TO THE EDITOR:
Regarding "Fuel economy proposal on right path," Sept. 10: The federal government must, of course, have the laws required to protect the American public, such as seat-belt laws and basic fuel economy laws. But it would seem that state lawmakers should be allowed to enact additional restrictions, in their states, to sales of equipment that they view as objectionable.
There are many cases in which state laws are allowed to be more stringent than basic federal laws; for example, texting while driving. Laws in California, and accompanying partners, are written by elected officials, ergo they are supported by the majority of their residents. It is interesting that another article, "GM and California, once foes, partner in EV push" (autonews.com, Oct. 3), contradicts this article's opinion, saying, "The company has joined other automakers in pushing the White House to negotiate with — rather than litigate against — California over emissions standards."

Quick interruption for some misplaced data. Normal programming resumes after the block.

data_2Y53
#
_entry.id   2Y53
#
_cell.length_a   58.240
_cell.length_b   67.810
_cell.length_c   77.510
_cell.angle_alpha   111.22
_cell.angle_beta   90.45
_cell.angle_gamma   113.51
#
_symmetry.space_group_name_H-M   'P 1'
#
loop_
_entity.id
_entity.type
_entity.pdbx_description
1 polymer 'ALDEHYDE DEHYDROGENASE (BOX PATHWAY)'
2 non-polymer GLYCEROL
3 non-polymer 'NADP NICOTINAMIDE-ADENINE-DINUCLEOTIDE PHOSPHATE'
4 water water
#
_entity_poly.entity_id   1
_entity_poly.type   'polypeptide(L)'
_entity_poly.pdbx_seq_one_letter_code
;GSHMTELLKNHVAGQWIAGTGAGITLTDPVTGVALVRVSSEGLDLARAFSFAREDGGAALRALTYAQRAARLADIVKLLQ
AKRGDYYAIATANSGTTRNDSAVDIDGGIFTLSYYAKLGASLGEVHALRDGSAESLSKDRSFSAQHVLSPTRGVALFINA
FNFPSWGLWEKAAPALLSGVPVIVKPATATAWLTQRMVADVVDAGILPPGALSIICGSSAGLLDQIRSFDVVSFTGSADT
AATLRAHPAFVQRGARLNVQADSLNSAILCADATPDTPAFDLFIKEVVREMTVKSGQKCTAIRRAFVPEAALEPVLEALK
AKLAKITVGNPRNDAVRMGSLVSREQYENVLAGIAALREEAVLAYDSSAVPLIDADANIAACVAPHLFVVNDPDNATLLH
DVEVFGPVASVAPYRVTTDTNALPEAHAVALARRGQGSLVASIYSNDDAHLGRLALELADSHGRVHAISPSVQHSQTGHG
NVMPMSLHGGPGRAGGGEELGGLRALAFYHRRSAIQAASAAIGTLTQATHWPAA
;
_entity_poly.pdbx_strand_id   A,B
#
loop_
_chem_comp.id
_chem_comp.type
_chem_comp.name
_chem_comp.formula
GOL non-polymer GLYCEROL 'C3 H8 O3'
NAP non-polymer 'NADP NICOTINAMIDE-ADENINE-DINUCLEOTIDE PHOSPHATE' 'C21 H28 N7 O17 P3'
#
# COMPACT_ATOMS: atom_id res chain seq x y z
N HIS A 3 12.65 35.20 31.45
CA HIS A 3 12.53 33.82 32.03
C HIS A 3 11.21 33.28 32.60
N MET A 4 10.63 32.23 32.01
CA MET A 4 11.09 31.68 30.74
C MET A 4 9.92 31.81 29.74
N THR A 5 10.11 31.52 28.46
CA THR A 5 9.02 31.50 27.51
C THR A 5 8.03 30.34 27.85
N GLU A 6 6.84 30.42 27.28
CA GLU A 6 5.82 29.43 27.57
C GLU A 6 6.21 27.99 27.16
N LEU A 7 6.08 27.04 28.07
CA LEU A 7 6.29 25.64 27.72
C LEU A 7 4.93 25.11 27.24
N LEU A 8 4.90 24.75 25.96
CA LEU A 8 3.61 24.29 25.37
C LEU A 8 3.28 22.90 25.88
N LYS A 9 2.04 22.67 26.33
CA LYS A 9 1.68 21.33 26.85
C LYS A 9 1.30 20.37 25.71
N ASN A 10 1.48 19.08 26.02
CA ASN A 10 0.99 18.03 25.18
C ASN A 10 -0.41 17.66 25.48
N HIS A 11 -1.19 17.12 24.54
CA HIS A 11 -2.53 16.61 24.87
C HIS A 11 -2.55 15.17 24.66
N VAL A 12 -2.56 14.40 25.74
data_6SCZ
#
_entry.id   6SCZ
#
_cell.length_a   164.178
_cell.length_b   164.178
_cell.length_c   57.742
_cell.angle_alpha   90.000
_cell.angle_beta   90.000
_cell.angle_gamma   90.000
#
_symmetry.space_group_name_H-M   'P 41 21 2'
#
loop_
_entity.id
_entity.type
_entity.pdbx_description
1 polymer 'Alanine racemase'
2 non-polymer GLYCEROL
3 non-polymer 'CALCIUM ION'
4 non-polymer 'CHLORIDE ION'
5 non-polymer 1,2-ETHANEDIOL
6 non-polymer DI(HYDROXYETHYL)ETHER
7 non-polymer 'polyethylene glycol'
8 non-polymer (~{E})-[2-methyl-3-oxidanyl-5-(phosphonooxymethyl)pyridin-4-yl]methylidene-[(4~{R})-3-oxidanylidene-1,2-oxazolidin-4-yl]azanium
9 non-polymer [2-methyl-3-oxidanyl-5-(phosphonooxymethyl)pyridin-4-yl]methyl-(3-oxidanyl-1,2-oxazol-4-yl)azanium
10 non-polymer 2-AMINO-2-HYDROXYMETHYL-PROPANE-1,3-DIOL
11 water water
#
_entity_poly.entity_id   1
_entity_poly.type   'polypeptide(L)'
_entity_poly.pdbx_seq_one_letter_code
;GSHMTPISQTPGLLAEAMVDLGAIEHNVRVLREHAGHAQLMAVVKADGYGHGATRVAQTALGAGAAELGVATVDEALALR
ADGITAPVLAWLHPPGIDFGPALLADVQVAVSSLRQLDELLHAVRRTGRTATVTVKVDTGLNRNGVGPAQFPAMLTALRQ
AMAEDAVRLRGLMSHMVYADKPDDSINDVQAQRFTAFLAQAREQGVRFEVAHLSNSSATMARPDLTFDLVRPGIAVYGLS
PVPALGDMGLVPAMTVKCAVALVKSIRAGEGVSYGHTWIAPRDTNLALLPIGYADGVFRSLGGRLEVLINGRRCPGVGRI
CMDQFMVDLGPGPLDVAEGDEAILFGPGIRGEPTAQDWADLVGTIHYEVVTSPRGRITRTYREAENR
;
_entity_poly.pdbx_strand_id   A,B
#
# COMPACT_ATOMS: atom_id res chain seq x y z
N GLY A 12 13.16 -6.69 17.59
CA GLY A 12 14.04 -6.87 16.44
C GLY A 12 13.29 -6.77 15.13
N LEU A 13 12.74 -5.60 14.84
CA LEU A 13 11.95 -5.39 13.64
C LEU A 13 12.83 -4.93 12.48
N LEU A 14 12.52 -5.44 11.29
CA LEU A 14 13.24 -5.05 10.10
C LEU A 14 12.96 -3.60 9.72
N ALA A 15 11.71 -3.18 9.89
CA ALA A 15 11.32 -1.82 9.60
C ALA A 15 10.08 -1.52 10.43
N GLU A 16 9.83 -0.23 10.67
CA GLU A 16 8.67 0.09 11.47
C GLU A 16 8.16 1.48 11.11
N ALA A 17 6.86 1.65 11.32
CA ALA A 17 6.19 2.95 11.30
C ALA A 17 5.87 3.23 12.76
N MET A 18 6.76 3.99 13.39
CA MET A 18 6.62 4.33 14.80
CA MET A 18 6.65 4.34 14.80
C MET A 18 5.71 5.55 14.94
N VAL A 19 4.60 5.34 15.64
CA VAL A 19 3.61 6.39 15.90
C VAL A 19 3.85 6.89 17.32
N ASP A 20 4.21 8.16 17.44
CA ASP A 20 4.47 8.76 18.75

If some vehicle manufacturer does not want to comply with a state's requirements, they are not required to do so. They would only be prohibited from selling their product to residents of that state.
MIKE GUTHRIE, Louisville, Ky. The writer works for a supplier of sensor systems and electric motors.